By the ruins of the historic railway station Anhalter Bahnhof in Berlin where thousands of people fled in exile during the Second World War, Dorte Mandrup will design the new 6.300 m2 museum.
It will tell the stories of the many who fled during the Nazi regime and at the same time look at the present where over 65 million people are displaced from their homes.
Dorte Mandrup took first place in the competition that was initiated in November 2019.
Höhler & Partner and TOPOTEK1 from Germany along with the international engineering firm Buro Happold supported Dorte Mandrup in the competition.
The studio’s proposal has a strong identity and relation to the portico ruins of the former Anhalter Bahnhof on Askanischer Platz that today stands as an important monument and symbol of all those driven into exile during the Second World War.
“It is absolutely fantastic to beat the best architecture studios in the world, but the most fantastic thing is to be part of creating a place where the understanding of exile is being illuminated. It has never been more pressing than today where more than 65 million people are driven into exile”, says founder and creative director Dorte Mandrup.
Current movements of refugees and migrants sharpen the public’s sensitivity to such themes as expulsion, emigration, exile, and genocide, why also German history is being reexamined. The Exilmuseum’s core project addresses the years 1933 to 1945, but it also keeps an eye fixed on the present, bridging the gap between the Nazi-era exile and exile in our own times. The overarching issue is the human experience of exile, which unites stories of exile from different eras and places.
The museum will house a permanent exhibition and special exhibitions as well as education facilities and a restaurant. A public space free and open to all that is devoted to the history of the enormous railway station that once stood on it. Today its magnitude can only be experienced by the ruins of Anhalter Bahnhof, one of Berlin’s most important architectural monuments.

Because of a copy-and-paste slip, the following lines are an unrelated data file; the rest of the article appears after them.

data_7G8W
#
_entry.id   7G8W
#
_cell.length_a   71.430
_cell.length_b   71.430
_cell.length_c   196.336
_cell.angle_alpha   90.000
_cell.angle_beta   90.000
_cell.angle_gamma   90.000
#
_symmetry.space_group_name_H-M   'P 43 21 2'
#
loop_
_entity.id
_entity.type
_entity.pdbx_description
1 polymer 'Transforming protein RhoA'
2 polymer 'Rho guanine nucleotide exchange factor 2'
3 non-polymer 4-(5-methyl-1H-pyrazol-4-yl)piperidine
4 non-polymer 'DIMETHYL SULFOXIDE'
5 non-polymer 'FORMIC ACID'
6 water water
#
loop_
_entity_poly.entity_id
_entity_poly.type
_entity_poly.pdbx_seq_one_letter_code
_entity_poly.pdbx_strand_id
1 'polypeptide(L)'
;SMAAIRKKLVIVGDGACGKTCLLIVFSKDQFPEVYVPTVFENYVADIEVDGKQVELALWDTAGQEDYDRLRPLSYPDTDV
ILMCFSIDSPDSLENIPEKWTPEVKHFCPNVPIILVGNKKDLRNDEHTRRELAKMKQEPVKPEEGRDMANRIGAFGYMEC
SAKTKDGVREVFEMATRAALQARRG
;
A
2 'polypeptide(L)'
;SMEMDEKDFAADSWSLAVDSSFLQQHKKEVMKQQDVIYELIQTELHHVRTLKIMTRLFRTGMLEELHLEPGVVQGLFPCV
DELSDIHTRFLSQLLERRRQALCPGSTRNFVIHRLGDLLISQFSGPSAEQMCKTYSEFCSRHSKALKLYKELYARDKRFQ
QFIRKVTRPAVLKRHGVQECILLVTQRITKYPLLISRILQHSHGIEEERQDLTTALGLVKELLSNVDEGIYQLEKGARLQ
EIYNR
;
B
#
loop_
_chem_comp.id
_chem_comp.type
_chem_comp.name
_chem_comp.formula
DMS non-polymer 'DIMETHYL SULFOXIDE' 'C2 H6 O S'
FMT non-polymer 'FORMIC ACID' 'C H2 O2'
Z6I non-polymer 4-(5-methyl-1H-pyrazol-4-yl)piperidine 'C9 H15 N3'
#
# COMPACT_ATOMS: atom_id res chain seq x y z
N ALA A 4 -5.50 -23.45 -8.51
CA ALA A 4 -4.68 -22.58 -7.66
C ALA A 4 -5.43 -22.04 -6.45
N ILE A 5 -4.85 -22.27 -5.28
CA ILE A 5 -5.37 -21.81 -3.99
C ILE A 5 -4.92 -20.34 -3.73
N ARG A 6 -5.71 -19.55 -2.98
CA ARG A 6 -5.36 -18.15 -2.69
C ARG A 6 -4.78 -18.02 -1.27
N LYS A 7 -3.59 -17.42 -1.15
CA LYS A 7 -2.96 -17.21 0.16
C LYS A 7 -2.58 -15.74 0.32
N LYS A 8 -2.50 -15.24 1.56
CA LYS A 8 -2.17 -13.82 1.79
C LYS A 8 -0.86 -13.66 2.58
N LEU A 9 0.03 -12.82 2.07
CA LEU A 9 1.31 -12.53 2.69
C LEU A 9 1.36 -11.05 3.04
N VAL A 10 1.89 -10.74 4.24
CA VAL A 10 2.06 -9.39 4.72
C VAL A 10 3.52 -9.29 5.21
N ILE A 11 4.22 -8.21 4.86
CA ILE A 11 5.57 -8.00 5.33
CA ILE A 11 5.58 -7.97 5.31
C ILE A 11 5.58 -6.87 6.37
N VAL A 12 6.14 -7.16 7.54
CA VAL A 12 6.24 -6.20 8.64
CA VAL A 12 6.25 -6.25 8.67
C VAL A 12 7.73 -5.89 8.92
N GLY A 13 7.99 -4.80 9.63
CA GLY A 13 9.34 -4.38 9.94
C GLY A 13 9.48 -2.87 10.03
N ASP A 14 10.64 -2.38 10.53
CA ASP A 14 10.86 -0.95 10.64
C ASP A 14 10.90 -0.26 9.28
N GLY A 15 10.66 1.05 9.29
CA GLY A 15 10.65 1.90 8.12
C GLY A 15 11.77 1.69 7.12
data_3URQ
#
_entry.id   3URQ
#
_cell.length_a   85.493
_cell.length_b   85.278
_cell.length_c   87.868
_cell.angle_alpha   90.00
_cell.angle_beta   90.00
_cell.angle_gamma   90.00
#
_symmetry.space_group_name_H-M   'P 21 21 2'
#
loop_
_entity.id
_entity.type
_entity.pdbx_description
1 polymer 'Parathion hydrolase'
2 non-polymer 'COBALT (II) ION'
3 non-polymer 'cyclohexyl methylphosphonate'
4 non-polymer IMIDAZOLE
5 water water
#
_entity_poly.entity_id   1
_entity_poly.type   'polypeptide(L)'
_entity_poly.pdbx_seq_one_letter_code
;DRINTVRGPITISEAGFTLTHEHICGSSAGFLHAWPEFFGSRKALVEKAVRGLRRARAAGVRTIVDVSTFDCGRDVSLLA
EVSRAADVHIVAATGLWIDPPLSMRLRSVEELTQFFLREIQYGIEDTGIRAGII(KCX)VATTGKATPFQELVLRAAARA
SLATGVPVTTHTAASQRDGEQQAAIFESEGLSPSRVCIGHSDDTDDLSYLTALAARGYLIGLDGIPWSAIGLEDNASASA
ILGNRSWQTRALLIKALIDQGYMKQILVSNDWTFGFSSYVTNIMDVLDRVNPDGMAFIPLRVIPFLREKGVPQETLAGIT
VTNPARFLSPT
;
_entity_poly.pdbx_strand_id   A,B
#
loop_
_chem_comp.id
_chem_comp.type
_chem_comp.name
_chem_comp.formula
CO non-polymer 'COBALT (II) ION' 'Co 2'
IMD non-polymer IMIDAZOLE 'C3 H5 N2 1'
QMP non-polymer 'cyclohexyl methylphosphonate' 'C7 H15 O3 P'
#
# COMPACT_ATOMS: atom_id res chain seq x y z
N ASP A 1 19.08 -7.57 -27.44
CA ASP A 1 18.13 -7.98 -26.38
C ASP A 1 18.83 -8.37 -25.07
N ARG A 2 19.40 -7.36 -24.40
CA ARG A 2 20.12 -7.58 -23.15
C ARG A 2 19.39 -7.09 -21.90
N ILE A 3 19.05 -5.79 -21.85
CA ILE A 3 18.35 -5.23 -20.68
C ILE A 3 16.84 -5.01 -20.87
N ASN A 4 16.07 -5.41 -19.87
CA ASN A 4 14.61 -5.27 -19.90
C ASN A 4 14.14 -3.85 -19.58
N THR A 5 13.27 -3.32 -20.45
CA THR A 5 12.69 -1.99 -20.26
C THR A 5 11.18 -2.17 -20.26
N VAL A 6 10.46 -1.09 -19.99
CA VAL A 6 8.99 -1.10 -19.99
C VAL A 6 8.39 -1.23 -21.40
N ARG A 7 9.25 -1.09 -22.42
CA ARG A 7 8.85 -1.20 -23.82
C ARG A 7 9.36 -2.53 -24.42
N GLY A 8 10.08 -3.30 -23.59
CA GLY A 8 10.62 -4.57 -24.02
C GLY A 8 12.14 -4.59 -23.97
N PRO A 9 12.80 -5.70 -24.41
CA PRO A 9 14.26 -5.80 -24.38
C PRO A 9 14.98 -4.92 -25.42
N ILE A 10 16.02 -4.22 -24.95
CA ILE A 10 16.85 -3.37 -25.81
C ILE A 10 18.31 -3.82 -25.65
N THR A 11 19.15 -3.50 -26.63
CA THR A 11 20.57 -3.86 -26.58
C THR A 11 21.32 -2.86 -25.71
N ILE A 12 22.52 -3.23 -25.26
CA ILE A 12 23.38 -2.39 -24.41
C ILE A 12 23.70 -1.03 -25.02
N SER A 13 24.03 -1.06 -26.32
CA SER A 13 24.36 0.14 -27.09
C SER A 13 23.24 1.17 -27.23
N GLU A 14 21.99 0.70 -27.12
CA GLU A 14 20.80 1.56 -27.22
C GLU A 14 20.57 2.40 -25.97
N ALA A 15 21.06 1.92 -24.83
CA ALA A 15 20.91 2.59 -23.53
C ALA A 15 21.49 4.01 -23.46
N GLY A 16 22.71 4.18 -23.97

In addition to providing historical facts and contextual analysis, the museum will also present many individual biographies of exiled people, tracing their labyrinthine, tragic, and astonishing life paths. It will put less emphasis on the display of material objects and instead work in a very media-intensive way with scenographically conceived spaces. This will give a more immersive experience of the concept of exile and the countless stories around it.
The Stiftung Exilmuseum Berlin was established in 2018 as a civic initiative by Nobel laureate Herta Müller, former German President Joachim Gauck, and the art dealer and cofounder of Villa Grisebach, Bernd Schultz.
“To engage with the topic of post-1933 exile is, above all, to encounter human stories of extraordinary drama. It is crucial to remember what that era’s refugees suffered as well as what they achieved, not least because it sheds light on the present and on a future increasingly marked by the flow of migrants,” states Christoph Stölzl, Founding Director Exilmuseum Berlin.
Costs for building construction and technical equipment are currently projected to be about 27 million euros, and the new museum plans to open its doors in 2025.
Architects: Dorte Mandrup Architects
Client: Exilmuseum Berlin